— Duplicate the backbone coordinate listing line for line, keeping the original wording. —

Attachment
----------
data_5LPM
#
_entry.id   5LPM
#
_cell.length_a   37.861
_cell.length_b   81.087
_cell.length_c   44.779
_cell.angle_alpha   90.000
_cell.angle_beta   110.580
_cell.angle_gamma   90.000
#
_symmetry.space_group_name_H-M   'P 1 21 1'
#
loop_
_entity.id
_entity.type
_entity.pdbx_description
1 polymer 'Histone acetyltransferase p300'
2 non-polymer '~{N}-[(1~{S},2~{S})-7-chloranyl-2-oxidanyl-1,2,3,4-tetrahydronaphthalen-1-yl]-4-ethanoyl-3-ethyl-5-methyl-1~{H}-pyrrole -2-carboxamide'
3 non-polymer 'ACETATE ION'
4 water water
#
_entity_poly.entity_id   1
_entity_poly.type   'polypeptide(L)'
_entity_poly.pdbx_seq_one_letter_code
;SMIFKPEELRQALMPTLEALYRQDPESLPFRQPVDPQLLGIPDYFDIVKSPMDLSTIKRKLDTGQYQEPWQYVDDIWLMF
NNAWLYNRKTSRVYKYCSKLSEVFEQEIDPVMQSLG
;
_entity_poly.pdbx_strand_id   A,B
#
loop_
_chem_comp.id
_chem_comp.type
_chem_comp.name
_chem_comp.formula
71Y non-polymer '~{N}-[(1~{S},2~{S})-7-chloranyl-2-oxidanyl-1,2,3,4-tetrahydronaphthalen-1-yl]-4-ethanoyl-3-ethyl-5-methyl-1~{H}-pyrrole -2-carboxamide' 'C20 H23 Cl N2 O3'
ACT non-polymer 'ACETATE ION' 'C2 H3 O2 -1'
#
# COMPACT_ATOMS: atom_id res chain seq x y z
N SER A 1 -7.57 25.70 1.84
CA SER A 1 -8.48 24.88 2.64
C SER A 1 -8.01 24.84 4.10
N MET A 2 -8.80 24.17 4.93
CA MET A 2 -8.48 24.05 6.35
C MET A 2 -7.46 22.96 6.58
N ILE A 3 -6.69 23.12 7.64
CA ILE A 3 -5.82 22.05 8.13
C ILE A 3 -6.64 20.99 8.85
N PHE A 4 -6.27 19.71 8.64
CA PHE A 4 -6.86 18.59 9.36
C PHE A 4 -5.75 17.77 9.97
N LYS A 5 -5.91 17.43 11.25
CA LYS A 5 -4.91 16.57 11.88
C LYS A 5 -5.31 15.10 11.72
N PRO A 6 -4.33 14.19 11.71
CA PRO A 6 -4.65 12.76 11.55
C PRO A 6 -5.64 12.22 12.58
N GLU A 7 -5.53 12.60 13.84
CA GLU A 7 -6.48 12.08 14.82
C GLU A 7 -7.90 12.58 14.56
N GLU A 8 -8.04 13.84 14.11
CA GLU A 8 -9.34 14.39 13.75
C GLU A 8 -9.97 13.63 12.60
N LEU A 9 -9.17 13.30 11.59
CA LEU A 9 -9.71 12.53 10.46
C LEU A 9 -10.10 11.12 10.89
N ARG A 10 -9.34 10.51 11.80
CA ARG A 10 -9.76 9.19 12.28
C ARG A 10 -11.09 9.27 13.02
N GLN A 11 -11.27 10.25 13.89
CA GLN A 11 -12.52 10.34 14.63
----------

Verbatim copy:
data_5LPM
#
_entry.id   5LPM
#
_cell.length_a   37.861
_cell.length_b   81.087
_cell.length_c   44.779
_cell.angle_alpha   90.000
_cell.angle_beta   110.580
_cell.angle_gamma   90.000
#
_symmetry.space_group_name_H-M   'P 1 21 1'
#
loop_
_entity.id
_entity.type
_entity.pdbx_description
1 polymer 'Histone acetyltransferase p300'
2 non-polymer '~{N}-[(1~{S},2~{S})-7-chloranyl-2-oxidanyl-1,2,3,4-tetrahydronaphthalen-1-yl]-4-ethanoyl-3-ethyl-5-methyl-1~{H}-pyrrole -2-carboxamide'
3 non-polymer 'ACETATE ION'
4 water water
#
_entity_poly.entity_id   1
_entity_poly.type   'polypeptide(L)'
_entity_poly.pdbx_seq_one_letter_code
;SMIFKPEELRQALMPTLEALYRQDPESLPFRQPVDPQLLGIPDYFDIVKSPMDLSTIKRKLDTGQYQEPWQYVDDIWLMF
NNAWLYNRKTSRVYKYCSKLSEVFEQEIDPVMQSLG
;
_entity_poly.pdbx_strand_id   A,B
#
loop_
_chem_comp.id
_chem_comp.type
_chem_comp.name
_chem_comp.formula
71Y non-polymer '~{N}-[(1~{S},2~{S})-7-chloranyl-2-oxidanyl-1,2,3,4-tetrahydronaphthalen-1-yl]-4-ethanoyl-3-ethyl-5-methyl-1~{H}-pyrrole -2-carboxamide' 'C20 H23 Cl N2 O3'
ACT non-polymer 'ACETATE ION' 'C2 H3 O2 -1'
#
# COMPACT_ATOMS: atom_id res chain seq x y z
N SER A 1 -7.57 25.70 1.84
CA SER A 1 -8.48 24.88 2.64
C SER A 1 -8.01 24.84 4.10
N MET A 2 -8.80 24.17 4.93
CA MET A 2 -8.48 24.05 6.35
C MET A 2 -7.46 22.96 6.58
N ILE A 3 -6.69 23.12 7.64
CA ILE A 3 -5.82 22.05 8.13
C ILE A 3 -6.64 20.99 8.85
N PHE A 4 -6.27 19.71 8.64
CA PHE A 4 -6.86 18.59 9.36
C PHE A 4 -5.75 17.77 9.97
N LYS A 5 -5.91 17.43 11.25
CA LYS A 5 -4.91 16.57 11.88
C LYS A 5 -5.31 15.10 11.72
N PRO A 6 -4.33 14.19 11.71
CA PRO A 6 -4.65 12.76 11.55
C PRO A 6 -5.64 12.22 12.58
N GLU A 7 -5.53 12.60 13.84
CA GLU A 7 -6.48 12.08 14.82
C GLU A 7 -7.90 12.58 14.56
N GLU A 8 -8.04 13.84 14.11
CA GLU A 8 -9.34 14.39 13.75
C GLU A 8 -9.97 13.63 12.60
N LEU A 9 -9.17 13.30 11.59
CA LEU A 9 -9.71 12.53 10.46
C LEU A 9 -10.10 11.12 10.89
N ARG A 10 -9.34 10.51 11.80
CA ARG A 10 -9.76 9.19 12.28
C ARG A 10 -11.09 9.27 13.02
N GLN A 11 -11.27 10.25 13.89
CA GLN A 11 -12.52 10.34 14.63